All elderly people in England who need help with dressing, washing and preparing meals will get free personal care in their homes under Labour, John McDonnell will announce on Monday.
The shadow Chancellor will set out plans for a National Care Service to ensure that all people are guaranteed “dignity in retirement”.
Labour’s move is designed to steal a march on the Conservatives who have repeatedly delayed producing their plans for social care reform.
The issue became a key flashpoint in the 2017 general election campaign.
The party said the move, which mirrors the system in Scotland, would cost around £6bn a year, but argues that the expense would be offset by reducing pressure on the National Health Service.
It said the policy would more than double the number of people receiving state-funded support and cut the numbers facing “catastrophic costs” to pay for social care.
The plans would also sweep away the distinction between health and care needs, which unfairly affects people with dementia, Labour said.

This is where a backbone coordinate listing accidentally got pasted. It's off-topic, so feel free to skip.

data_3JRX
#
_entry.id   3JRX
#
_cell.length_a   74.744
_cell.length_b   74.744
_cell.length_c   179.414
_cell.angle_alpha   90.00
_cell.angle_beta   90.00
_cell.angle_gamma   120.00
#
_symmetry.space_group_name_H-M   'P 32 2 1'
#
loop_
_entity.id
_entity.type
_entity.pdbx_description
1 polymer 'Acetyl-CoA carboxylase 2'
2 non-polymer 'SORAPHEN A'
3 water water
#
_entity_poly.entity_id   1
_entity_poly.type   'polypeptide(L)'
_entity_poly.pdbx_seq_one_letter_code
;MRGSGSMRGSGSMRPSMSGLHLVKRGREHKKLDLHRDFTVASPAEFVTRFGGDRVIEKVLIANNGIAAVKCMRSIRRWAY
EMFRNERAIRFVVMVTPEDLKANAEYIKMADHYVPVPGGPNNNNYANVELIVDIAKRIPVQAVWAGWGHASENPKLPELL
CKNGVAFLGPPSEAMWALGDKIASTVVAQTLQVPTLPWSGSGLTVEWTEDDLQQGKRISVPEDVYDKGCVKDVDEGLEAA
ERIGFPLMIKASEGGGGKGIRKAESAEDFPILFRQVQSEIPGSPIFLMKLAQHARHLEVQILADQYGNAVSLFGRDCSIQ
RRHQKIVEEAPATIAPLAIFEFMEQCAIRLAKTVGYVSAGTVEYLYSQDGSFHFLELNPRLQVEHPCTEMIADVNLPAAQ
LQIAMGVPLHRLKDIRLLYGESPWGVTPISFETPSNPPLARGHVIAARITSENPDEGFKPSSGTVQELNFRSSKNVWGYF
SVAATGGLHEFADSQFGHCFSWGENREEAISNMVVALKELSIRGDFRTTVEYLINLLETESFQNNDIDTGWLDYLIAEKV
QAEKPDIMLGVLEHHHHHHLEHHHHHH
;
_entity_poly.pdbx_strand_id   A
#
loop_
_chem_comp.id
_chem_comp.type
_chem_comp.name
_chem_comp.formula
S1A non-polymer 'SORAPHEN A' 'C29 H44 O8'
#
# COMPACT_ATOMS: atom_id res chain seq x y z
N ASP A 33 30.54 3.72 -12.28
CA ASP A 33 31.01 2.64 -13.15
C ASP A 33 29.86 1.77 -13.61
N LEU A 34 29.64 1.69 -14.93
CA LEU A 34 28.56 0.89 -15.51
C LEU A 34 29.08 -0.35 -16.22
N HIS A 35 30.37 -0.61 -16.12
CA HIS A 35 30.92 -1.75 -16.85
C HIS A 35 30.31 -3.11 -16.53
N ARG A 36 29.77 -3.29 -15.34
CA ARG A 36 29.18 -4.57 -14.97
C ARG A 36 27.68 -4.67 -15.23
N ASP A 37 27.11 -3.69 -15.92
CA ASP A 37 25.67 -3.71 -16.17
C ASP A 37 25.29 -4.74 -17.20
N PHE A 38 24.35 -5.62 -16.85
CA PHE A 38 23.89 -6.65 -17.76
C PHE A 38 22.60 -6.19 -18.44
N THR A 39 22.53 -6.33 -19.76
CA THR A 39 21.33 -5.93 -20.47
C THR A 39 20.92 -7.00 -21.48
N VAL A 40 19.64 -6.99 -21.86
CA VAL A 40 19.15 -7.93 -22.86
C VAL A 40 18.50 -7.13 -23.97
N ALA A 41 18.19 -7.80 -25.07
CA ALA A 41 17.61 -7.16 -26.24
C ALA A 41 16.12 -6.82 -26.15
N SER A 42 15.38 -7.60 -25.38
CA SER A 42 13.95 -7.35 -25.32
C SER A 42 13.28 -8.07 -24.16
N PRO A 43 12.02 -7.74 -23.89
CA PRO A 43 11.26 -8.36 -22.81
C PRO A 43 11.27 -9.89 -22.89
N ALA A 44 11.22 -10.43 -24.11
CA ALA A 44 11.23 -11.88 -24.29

Mr McDonnell will also commit the party to tackling underfunding of social care and promise to help local councils to provide services for local people rather than outsourcing them to private providers.
John McDonnell has pledged to pour billions of pounds into the care service (Photo: REUTERS/Peter Nicholls)
He will tell the Labour conference: “I believe the right to dignity in retirement is a part of that right to health at any stage of life. The truth is our social care sector is a national scandal.
“Nearly £8bn taken from council budgets for social care since 2010. The result is one million people not getting the care they need, 87 people dying a day waiting for care, more than five million unpaid carers looking after loved ones.”
Personal care has been free in Scotland since 2002, while in Wales the amount people have to pay is capped at £70 per week.
“Many older and disabled people who need help with basic tasks such as washing and eating are forced to rely on family, pay for care themselves – or are unable to access care at all.
“The case for reform is overwhelming and free personal care would be a good step. If funded properly, this will be simpler for people to understand and mean more people receive the help and support they need.”